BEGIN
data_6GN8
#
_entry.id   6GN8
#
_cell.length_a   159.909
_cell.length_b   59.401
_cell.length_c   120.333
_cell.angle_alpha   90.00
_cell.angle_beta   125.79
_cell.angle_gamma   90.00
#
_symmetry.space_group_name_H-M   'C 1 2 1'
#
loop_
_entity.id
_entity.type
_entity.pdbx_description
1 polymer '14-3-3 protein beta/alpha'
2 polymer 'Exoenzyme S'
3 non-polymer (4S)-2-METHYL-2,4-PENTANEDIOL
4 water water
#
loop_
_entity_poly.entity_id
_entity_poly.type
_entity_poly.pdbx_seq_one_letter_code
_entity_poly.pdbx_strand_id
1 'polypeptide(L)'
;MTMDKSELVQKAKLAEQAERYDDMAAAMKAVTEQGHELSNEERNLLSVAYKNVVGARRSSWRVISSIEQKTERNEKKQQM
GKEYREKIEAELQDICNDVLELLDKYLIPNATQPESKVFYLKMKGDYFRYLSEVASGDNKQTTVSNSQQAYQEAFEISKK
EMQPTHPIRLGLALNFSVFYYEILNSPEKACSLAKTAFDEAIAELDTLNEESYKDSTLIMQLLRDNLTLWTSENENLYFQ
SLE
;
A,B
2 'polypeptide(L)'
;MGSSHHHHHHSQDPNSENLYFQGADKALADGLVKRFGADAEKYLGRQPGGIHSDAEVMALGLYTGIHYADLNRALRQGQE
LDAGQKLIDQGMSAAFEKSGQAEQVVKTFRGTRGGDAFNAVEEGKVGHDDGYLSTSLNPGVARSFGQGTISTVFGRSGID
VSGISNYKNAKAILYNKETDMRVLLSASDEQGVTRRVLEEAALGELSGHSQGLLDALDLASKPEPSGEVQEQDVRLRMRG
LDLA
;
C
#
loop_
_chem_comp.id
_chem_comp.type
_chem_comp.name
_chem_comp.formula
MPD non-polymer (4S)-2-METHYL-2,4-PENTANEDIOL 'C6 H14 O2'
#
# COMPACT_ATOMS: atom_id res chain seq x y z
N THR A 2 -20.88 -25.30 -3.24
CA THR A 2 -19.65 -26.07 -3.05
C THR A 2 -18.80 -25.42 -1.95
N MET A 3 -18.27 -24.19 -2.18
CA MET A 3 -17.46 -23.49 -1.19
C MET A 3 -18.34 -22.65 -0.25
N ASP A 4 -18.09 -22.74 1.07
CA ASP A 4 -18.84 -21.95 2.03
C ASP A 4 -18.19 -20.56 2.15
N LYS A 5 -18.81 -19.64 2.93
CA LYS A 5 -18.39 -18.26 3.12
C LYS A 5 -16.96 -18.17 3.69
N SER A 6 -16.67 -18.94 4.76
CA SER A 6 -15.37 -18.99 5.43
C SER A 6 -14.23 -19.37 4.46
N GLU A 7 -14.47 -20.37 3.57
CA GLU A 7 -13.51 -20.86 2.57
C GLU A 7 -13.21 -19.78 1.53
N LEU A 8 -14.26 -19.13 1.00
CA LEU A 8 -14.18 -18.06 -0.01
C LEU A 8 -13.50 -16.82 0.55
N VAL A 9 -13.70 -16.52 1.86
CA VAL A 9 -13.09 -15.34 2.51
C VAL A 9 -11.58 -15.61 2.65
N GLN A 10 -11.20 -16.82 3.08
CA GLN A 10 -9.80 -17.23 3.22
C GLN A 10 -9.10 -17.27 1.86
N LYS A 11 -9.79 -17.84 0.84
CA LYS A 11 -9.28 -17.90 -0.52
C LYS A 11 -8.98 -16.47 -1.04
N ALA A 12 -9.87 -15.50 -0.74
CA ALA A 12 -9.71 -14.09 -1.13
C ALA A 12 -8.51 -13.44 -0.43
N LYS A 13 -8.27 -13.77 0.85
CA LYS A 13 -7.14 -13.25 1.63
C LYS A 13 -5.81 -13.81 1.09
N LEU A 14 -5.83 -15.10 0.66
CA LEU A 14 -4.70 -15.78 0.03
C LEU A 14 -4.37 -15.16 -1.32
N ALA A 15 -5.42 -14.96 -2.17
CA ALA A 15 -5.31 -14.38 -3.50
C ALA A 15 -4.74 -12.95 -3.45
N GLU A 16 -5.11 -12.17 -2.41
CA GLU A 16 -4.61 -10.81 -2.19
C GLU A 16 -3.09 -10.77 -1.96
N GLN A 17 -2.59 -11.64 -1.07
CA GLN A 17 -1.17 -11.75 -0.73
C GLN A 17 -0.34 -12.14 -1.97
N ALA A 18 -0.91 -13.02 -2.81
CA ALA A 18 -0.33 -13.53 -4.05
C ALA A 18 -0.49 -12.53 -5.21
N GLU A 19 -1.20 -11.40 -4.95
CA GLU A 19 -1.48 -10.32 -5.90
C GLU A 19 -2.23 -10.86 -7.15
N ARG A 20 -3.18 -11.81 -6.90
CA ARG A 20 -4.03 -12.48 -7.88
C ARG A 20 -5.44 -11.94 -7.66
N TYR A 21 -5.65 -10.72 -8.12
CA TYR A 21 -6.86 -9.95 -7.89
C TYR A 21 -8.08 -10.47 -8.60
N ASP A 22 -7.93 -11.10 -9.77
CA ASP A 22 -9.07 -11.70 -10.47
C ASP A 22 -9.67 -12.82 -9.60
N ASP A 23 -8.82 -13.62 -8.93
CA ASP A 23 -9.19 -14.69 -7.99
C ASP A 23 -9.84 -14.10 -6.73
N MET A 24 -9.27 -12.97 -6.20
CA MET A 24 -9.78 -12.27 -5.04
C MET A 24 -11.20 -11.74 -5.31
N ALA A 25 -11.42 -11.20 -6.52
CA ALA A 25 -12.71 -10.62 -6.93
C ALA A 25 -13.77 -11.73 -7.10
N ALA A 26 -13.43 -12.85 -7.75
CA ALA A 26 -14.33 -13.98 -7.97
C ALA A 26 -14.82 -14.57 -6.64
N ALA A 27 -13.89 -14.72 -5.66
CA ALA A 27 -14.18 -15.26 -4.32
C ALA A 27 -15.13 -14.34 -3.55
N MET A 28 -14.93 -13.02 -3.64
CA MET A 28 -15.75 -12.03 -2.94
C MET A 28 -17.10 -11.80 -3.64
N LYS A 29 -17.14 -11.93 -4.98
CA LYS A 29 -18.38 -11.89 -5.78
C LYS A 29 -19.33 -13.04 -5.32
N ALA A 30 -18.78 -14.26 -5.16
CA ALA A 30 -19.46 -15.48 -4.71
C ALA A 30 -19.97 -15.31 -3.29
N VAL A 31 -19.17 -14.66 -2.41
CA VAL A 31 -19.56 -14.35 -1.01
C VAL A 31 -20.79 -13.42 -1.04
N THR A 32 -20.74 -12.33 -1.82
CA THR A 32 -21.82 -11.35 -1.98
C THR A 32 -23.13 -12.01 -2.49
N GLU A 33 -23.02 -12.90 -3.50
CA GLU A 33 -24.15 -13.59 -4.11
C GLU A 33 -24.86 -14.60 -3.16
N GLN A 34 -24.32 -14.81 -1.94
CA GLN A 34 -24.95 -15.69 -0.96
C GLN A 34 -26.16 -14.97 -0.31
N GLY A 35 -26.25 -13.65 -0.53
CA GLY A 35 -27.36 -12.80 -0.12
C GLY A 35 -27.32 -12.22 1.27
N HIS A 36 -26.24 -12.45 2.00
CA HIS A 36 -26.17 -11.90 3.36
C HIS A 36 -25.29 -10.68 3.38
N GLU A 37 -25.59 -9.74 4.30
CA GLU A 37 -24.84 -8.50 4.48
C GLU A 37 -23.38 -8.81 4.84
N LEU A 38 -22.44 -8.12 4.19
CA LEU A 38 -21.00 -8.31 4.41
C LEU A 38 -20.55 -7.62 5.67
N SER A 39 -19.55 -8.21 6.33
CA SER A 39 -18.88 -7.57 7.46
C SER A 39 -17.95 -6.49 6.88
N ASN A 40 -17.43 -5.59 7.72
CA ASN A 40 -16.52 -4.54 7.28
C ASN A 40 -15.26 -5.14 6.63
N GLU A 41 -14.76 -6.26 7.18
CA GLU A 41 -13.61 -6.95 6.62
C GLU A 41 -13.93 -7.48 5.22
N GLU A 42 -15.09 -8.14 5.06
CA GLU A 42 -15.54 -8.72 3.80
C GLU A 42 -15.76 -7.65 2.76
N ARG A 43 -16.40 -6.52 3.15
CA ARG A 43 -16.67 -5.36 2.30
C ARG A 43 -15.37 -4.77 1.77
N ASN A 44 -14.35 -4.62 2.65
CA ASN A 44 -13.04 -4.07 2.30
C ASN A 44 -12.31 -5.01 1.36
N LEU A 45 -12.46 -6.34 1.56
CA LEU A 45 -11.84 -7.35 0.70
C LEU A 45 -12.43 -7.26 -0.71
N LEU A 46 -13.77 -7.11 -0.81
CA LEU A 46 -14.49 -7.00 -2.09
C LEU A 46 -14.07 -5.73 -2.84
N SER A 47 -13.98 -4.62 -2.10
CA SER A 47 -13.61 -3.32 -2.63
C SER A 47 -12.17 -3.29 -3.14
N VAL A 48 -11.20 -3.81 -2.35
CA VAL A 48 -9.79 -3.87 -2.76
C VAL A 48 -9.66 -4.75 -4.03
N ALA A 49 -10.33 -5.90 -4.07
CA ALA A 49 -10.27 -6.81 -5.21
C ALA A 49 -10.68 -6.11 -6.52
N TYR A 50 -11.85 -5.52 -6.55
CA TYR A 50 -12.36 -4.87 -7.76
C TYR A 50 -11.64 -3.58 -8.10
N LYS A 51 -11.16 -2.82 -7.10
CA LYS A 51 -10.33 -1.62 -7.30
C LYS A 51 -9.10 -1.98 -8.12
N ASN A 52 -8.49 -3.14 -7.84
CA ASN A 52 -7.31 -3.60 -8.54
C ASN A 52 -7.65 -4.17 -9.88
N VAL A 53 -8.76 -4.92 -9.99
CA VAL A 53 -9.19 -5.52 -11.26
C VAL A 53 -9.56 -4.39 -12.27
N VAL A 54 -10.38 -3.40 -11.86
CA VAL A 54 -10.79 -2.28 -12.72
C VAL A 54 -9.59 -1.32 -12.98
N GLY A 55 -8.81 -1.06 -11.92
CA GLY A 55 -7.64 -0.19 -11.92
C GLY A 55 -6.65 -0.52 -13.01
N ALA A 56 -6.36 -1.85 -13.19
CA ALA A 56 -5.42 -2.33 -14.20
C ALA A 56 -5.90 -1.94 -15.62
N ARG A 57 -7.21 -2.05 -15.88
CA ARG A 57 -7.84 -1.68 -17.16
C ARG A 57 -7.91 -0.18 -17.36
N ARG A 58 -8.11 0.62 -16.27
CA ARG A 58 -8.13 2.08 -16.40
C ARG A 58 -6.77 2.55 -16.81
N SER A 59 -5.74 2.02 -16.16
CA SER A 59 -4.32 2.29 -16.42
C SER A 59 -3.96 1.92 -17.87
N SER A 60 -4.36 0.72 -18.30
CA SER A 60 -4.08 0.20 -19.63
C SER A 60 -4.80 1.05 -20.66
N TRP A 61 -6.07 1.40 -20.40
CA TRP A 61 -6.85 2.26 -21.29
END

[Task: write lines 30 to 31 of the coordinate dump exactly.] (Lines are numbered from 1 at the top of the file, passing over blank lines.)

GKEYREKIEAELQDICNDVLELLDKYLIPNATQPESKVFYLKMKGDYFRYLSEVASGDNKQTTVSNSQQAYQEAFEISKK
EMQPTHPIRLGLALNFSVFYYEILNSPEKACSLAKTAFDEAIAELDTLNEESYKDSTLIMQLLRDNLTLWTSENENLYFQ